Authorizing legislation

Congress passes a bill to authorize a government program and expenditure of funds before passing an appropriations bill to approve the expenditure of funds. Authorization bills cover multiple years (such as 3 or 6) whereas appropriations are usually annual. Some programs such as so-called entitlements do not follow this process.

One advantage of periodic authorizations is that they allow Congress to make changes to programs. While they can always do so, the difficulty in passing legislation makes it unlikely to happen unless a bill must be passed because an authorization is about to expire. I wrote about a similar situation with the difficulty of repealing legislation here.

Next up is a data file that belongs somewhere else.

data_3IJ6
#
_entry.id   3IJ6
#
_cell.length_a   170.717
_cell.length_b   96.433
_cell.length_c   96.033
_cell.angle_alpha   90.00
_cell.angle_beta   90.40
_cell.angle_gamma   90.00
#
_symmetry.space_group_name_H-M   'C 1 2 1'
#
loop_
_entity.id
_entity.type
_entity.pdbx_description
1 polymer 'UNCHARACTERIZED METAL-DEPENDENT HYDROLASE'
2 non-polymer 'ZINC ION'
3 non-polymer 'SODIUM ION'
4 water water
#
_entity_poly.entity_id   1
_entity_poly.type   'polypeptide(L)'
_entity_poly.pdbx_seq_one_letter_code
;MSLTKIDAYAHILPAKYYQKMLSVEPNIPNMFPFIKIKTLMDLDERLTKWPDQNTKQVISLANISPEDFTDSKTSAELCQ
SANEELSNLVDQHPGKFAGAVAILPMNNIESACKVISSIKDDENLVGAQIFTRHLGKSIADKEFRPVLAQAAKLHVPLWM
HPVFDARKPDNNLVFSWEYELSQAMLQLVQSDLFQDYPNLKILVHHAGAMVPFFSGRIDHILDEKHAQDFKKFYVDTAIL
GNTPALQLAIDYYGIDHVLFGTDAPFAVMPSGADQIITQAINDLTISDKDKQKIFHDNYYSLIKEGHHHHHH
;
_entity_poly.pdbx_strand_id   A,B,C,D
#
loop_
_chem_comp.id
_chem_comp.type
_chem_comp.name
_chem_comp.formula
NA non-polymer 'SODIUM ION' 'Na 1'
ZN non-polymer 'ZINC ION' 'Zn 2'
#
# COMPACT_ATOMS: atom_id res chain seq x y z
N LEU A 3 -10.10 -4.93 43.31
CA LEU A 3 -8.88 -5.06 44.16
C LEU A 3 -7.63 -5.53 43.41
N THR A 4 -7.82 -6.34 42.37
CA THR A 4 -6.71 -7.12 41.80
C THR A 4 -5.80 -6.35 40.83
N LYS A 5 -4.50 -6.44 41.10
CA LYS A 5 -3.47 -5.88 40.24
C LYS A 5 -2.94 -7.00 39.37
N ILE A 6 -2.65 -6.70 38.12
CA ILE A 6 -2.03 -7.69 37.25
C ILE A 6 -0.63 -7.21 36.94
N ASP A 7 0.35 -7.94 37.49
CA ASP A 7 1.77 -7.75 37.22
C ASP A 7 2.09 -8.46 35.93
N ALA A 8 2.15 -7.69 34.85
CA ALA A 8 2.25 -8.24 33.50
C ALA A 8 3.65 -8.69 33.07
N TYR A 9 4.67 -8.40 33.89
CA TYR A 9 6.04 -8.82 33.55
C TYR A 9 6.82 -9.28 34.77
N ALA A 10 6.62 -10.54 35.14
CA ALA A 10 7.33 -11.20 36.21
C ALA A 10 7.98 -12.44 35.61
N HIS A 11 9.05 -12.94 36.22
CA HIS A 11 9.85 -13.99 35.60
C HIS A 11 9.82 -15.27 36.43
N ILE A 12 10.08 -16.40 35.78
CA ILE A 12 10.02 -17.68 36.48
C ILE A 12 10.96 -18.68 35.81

I suggest a Constitutional amendment to require authorization bills at least every 12 years. This would ensure that Congress revisits every program at least that often. Without this requirement it is difficult to end programs that no longer are needed; they continue because the process of repealing them is too difficult. But if an authorization expires, there is nothing for Congress to do but to let it expire.